Clemens Alexandrinus was a disciple of Pantaenus, and of a mind blasted by the same wind of philosophy. He was of the eclectic sect. But let us hear what he says of himself: "I espouse neither this nor that philosophy, neither the Stoic nor Platonic, nor the Epicurean, nor that of Aristotle; but whatever any of these sects hath said, that is fit and just; whatever teaches righteousness with a divine and religious knowledge, all this I select; and call it philosophy." But what was there even of good morals in all the philosophers he could not have learned in the New Testament; and much more perfectly, and without the danger of pernicious adulterations. Clemens as a Christian, should have known that it was no part of the business of philosophical writers to dictate to the believer: "the world by wisdom knew not God," and "Beware of Philosophy." The christian community was gradually learning to neglect the scriptures and their cautions; and to develop theology into a science so called.

Clemens succeeded Pantaenus in the catechetical school, and under him were bred the famous, or rather infamous, Origen, and other eminent perverters of the gospel of the kingdom of Christ. Their preparation under his tuition may be learned from the following statement. "As the husbandman first waters the soil, and then casts in his seed, so the notions which I derive out of the writings of the Gentiles serve first to water and soften the earthy parts of the soul, that the spiritual seed may be the better cast in, and take vital root in the mind of men."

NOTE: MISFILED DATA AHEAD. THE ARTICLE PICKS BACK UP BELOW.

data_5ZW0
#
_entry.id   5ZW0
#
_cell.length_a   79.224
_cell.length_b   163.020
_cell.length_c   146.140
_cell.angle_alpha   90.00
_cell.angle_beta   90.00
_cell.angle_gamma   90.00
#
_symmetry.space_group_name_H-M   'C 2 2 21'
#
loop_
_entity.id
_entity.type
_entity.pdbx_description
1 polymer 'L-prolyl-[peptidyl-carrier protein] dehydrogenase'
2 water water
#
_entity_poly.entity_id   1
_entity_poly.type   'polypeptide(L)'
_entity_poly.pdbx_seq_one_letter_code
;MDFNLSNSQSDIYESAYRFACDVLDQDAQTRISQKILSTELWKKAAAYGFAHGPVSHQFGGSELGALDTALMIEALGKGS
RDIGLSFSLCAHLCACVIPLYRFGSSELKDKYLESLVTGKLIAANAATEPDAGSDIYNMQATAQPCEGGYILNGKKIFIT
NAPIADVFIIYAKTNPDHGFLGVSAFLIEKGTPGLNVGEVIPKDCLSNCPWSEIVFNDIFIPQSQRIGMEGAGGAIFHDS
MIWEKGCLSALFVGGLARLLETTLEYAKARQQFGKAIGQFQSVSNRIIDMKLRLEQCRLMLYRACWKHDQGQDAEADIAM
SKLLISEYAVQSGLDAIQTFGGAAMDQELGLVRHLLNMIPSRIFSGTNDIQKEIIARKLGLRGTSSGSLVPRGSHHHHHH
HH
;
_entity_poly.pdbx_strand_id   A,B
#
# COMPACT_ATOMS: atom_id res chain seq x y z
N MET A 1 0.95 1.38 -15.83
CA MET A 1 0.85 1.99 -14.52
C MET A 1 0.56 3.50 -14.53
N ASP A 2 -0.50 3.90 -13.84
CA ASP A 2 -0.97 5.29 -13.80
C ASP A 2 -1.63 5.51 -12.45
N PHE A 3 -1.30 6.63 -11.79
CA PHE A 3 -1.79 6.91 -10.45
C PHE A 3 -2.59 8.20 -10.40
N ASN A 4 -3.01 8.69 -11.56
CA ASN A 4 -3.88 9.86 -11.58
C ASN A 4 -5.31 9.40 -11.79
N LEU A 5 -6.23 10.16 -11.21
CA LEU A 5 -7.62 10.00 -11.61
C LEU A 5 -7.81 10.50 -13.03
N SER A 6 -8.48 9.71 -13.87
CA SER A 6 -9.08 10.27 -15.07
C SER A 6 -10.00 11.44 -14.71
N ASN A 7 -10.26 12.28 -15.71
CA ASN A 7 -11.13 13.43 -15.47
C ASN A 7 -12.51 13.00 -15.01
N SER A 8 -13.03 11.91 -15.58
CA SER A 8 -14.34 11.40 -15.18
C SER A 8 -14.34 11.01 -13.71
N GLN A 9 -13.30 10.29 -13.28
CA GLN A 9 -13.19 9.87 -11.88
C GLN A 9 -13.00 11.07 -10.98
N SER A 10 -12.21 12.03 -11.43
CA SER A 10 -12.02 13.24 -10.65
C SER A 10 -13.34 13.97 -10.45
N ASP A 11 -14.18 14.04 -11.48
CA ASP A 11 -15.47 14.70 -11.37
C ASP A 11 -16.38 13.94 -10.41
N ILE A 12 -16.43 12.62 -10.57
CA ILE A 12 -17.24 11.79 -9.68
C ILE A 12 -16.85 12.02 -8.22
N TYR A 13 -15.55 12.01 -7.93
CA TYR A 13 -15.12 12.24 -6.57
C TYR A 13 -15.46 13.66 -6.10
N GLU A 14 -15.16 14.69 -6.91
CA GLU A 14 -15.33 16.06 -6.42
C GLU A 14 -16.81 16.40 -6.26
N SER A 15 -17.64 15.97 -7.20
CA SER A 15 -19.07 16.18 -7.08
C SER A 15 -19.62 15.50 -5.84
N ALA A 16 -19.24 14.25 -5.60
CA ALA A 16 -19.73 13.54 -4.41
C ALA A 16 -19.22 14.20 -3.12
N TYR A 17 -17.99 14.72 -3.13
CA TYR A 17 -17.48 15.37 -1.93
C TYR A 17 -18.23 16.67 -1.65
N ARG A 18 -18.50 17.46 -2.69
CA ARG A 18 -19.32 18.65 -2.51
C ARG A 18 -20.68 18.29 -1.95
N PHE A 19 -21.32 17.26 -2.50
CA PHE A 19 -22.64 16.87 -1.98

This was not speaking according to the oracles of God. The apostles neither place Gentile philosophy in the foundation, nor believed that it would at all assist in raising the superstructure of christianity. On the contrary they looked at the philosophical religion of their own times as so much rubbish; but in all ages, the blandishments of mere reason on such subjects deceive us; -- "vain man would be wise."

This man, Clemens, besides his employment in the office of catechist, was made a presbyter in the ecclesia at Alexandria. Little is known of his life, and the time of his death is uncertain; and certain it is, that little else than evil could accrue to the saints from the ministrations of such a perverted mind.

He undertook to delineate a perfect christian, which, being the creation of his pago-christian eclecticism was just such a christian as would please the carnal mind, full of stoical rhapsodies, and the crotchety asceticism of the flesh. After he had created him, he called him GNOSTICUS; but the Spirit, in the writing to the presbytery at Pergamos, styled him Nikolaitos, or a vanquisher of the people, like his great prototype Balaam, who loved the wages of unrighteousness, and placed stumblingblocks in the people's way, by which they were caused to fall. The Rev. Nikolaitos Gnosticus is the beau ideal of a modern "divine."




Eureka Diary -- reading plan for Eureka